Supreme Court to rule on legality of publication of lawbreaking police officer’s photo
The Helsinki Foundation for Human Rights has submitted an amicus curiae brief in a case that concerns the protection of the image of public officials and rules governing press publication of such an image.
Police officer drives without licence
The local news magazine NOWa Gazeta Trzebnicka ran a series of articles about a police officer driving her own car to work without a valid driving licence. The publications contained the officer’s personal information and her photograph. A video depicting the officer entering her vehicle was also published online. The officer brought a civil action against the magazine, seeking a remedy against a violation of personal interests.
The Court of Appeal in Wrocław decided that although the article contained true information, was fully accurate and raised a point of public interest, the journalists had violated the rules of dissemination of a person’s image defined in Article 81 of the Copyrights Act because they added the officer’s photos to the text. The court concluded that the image had been published without the officer’s consent and the journalists could not rely on any legal defence defined in the copyrights law. In particular, the Court of Appeal held that the officer could not have been considered a “public figure”, given the case facts. The court ordered the defendants to remove the officer’s image from the magazine’s website and erase her likeliness from the video recording. The magazine was also requested to publish an apology on the magazine’s website.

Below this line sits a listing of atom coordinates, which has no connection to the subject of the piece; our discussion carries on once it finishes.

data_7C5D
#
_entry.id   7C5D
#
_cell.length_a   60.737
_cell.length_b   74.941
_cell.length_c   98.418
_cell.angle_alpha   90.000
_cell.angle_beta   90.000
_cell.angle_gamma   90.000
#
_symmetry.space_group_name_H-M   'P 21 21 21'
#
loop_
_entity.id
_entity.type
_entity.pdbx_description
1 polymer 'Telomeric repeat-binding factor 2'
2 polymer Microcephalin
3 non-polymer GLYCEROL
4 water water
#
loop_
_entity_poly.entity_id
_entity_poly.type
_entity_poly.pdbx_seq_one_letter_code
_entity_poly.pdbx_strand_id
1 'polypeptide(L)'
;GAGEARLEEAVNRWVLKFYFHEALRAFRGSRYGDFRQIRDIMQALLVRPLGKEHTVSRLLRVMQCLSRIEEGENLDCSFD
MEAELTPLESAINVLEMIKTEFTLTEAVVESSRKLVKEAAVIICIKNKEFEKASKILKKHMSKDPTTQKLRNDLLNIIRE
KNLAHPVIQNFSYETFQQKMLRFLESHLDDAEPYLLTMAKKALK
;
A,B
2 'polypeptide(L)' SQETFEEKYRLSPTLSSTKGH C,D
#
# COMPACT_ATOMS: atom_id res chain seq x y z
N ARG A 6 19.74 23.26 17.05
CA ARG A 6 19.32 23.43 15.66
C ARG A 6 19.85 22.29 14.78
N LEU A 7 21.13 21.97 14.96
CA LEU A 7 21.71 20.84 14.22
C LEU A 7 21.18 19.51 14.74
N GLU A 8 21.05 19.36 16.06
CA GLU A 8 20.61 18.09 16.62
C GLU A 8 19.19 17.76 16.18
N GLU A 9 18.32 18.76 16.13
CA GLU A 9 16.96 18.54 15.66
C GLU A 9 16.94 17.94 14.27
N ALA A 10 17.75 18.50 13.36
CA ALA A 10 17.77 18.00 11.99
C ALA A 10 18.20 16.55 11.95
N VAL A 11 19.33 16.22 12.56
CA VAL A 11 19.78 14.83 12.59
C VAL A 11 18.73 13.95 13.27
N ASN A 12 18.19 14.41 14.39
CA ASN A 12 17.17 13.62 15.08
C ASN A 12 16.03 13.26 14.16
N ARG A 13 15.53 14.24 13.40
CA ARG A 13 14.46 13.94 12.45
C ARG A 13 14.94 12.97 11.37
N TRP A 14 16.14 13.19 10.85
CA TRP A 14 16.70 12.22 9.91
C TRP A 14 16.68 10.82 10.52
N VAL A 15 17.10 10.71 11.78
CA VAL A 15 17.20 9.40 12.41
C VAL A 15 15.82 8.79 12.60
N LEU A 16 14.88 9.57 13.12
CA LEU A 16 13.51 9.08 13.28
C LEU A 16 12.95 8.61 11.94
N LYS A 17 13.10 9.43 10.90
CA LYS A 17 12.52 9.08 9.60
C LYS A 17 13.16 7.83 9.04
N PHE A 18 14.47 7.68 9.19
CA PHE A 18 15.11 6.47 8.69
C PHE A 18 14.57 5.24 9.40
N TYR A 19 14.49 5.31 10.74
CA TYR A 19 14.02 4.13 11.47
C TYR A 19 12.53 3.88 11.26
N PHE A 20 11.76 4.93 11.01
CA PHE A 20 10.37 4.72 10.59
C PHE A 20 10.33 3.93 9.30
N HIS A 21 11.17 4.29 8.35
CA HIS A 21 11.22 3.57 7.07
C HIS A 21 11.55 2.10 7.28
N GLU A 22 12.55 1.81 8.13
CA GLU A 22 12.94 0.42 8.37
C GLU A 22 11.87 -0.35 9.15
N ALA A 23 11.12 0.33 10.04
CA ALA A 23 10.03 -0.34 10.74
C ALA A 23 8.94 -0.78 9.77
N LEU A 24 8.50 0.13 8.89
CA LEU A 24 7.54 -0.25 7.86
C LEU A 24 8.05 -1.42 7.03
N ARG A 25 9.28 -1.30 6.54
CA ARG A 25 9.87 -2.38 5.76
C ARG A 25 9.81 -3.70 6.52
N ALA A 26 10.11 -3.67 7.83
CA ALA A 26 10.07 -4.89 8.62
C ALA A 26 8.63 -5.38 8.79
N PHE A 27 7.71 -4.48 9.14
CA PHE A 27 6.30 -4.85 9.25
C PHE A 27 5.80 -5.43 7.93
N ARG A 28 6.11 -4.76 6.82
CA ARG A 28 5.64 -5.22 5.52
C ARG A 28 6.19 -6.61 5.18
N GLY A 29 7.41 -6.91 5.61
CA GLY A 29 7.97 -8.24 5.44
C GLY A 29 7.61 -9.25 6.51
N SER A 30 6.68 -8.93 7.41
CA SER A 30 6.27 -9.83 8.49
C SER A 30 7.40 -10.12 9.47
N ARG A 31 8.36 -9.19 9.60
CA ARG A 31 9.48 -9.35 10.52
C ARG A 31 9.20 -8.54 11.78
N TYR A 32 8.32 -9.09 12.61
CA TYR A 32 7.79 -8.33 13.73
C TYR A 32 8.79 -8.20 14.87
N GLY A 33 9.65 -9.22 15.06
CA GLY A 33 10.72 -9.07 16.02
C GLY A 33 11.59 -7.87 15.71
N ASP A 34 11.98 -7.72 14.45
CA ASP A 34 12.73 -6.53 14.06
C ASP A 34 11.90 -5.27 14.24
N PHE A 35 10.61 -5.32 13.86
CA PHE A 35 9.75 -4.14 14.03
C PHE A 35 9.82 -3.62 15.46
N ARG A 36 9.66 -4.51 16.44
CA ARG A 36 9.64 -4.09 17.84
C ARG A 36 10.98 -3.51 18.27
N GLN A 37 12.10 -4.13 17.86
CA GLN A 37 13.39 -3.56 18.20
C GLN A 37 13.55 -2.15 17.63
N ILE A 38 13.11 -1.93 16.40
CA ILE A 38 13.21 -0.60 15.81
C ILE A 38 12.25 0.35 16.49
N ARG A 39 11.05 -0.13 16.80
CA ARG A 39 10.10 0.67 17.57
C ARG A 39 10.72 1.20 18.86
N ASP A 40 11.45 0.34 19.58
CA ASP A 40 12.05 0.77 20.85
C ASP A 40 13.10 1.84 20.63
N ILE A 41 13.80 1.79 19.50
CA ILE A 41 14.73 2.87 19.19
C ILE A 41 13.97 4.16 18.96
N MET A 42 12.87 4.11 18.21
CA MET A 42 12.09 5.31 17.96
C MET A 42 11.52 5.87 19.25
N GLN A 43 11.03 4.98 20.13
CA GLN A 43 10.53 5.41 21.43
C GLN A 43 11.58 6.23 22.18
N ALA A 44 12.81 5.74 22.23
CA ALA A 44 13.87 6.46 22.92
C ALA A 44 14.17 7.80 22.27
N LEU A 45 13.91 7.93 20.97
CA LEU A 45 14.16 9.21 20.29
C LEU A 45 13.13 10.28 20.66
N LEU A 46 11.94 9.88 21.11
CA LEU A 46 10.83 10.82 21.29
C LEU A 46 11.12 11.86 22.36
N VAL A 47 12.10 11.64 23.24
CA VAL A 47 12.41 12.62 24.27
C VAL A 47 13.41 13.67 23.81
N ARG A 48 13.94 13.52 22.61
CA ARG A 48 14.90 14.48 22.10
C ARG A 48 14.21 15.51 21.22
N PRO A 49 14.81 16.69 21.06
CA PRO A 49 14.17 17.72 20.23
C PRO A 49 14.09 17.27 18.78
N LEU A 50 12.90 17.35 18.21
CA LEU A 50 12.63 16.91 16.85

Complaint in cassation
In November 2016, the journalists filed a complaint in cassation to the Supreme Court. As a gesture of courtesy to the HFHR, Mr Grzegorz Leśniewski, a lawyer of Olesiński i Wspólnicy sp. k., drafted the complaint. The complaint argues that the Court of Appeal’s interpretation of the concept of “a public figure” was too narrow given the standards of freedom of speech. It also read that an image of a public official presented in connection with the official’s function should not enjoy the same, elevated level of protection as that afforded to the images of private citizens. On the appellant’s counsel motion, the Court of Appeal ceased the enforcement of the judgment challenged in the complaint in cassation.
In its amicus curiae brief, the HFHR noted that the sanctions imposed on journalists raise serious doubts in light of the standards developed by the ECtHR. The ECtHR has many times ruled that if a statement made by a journalist is accurate and concerns an issue of public significance, the journalist generally should not feel any negative consequences of a dissemination of one’s image that occurs as part of the publication of such a statement. The above is especially true in a situation when a publication of an image of an adult performing a public function seeks to prove or confirm the truthfulness of credibility of a piece of news as a whole. The HFHR’s amicus reads: “It should be considered extremely probable, almost certain, that the ECtHR will rule on a violation of Article 10 [ECTHR] provided that domestic courts confirm that the statement lies within the realm of a specially protected area and its author complied with the accuracy and diligence requirements whereas the sole reason for the judicial interference was the form […] of the statement”.
The HFHR wishes to express thanks and appreciation to Olesiński i Wspólnicy sp.k. for the firm’s pro bono involvement in the case.